To say 2020 was not your typical year would be an understatement and it was especially noticeable in the college admission world. Many students were learning remotely, college visits were almost all virtual, and standardized test sites were constantly closing, leaving thousands of students unable to the exam. Throughout all of that uncertainty, seniors were dealing with the stress that comes from a global pandemic, constantly worrying about their family members’ safety, so it was no surprise that the college process this fall was wrought with anxiety. And now it’s the season where seniors have to dread the constant question… “So, where did you get in?”
Right now, thousands of students across the country hear the results of the early decision and early action college applications. For some, the holidays will be a little bit merrier. For others, it may be a time of self-doubt and sadness, compounded with a frenzy to submit regular decision applications. With all of the stress of the year weighing down on seniors, even if they receive good news, their reactions may not always be predictable, as their choices expand and retract.
There are many ways we can support students through this process, even when we, too, are feeling the crunch of it all. Parents frequently ask, what more could we have done? How can I help my student now? Here are a few tips to get through winter break together.
Let them determine when and where to read the decision.
If your student is receiving college news over break, let them check it in a quiet space for themselves. This is their process and they may need privacy and space to process their news. Allow them the time they need to let the news sink in.
Take cues from your student when they want to talk.
College news can be exciting, but don’t let it consume your vacation conversation with friends and family. Winter break is an opportunity for your student to step away from school and the college process. Take your cues from them. If they are eager to talk, jump right in. If they are quiet and hesitant to discuss college decisions, let them sit with their plans. Students are often terrified of disappointing their parents in this process. Planning a fun family event may be just the distraction they need to take their mind off of college decisions.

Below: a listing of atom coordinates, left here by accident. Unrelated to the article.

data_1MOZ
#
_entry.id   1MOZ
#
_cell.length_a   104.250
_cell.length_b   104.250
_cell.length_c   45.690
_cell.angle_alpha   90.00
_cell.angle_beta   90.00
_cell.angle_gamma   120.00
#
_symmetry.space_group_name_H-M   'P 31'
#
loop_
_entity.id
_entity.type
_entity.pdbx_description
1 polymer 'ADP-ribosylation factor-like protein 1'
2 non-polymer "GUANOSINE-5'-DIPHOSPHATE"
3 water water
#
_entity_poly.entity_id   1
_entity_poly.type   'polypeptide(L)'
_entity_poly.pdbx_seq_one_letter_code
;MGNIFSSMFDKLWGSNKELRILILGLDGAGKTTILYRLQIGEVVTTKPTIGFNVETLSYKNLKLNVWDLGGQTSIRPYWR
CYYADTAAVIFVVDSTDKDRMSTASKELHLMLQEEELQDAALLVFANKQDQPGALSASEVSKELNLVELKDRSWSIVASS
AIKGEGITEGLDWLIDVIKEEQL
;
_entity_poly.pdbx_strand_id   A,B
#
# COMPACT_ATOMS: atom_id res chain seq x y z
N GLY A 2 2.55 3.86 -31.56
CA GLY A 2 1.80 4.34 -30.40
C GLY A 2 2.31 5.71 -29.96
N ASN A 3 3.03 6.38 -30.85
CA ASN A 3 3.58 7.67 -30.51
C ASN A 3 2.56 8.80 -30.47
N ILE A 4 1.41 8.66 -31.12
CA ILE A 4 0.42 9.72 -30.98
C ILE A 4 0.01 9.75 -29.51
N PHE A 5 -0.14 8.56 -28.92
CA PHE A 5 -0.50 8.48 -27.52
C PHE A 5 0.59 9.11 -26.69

Avoid family discussions around the “what ifs”.
Many families will want to dissect the rationale behind a decision. “If he had only done this…”. There are so many “what ifs” but the reality is the college admission process at many places is highly selective and schools consider a number of factors. Applications are competitive and decisions are made by committees so there is no way of knowing the reason behind a decision. This can be even more difficult this year knowing that students might not have submitted test scores or had a chance to show their interest in a school by visiting. Know that colleges understand the restraints facing students in this pandemic and are not using those metrics in evaluating applications.
Don’t play favorites with your student’s choices.
There are so many variables to the college process and your student’s path to their final choice. One unintentional disparaging remark about a particular school and complicate the narrative and challenge their process. Avoid passing judgment on schools and allow the process to unfold fully for your student. Their final choice should reflect what’s best for them after they consider all the options, rather than basing their decision on what they think someone else wants them to do.
Allow time for an informed decision.
While more and more students receive college news early, many still have until May to make their final choices. Allow time for students to process all of their news and consider the merits of each school with as much information as possible. Hopefully, colleges will be in a position to allow seniors to visit their top choices in the spring.
Trust the process.
Although the stakes can seem abnormally high, as initial college news continues to come in, trust the process and know that your student likely shares similar sentiments to you, though they may not express it. The holiday downtime is an essential break for your student to regroup. Soon, they’ll return to the spring semester refreshed and ready to close out the year at their best, whether or not their college choices have been determined. Wishing everyone in the New Hampton School community a healthy and happy holiday.
Thank you to Maggie Gilman, Director of College Counseling, for preparing these helpful tips for our school community. For additional topics on college counseling, visit this page.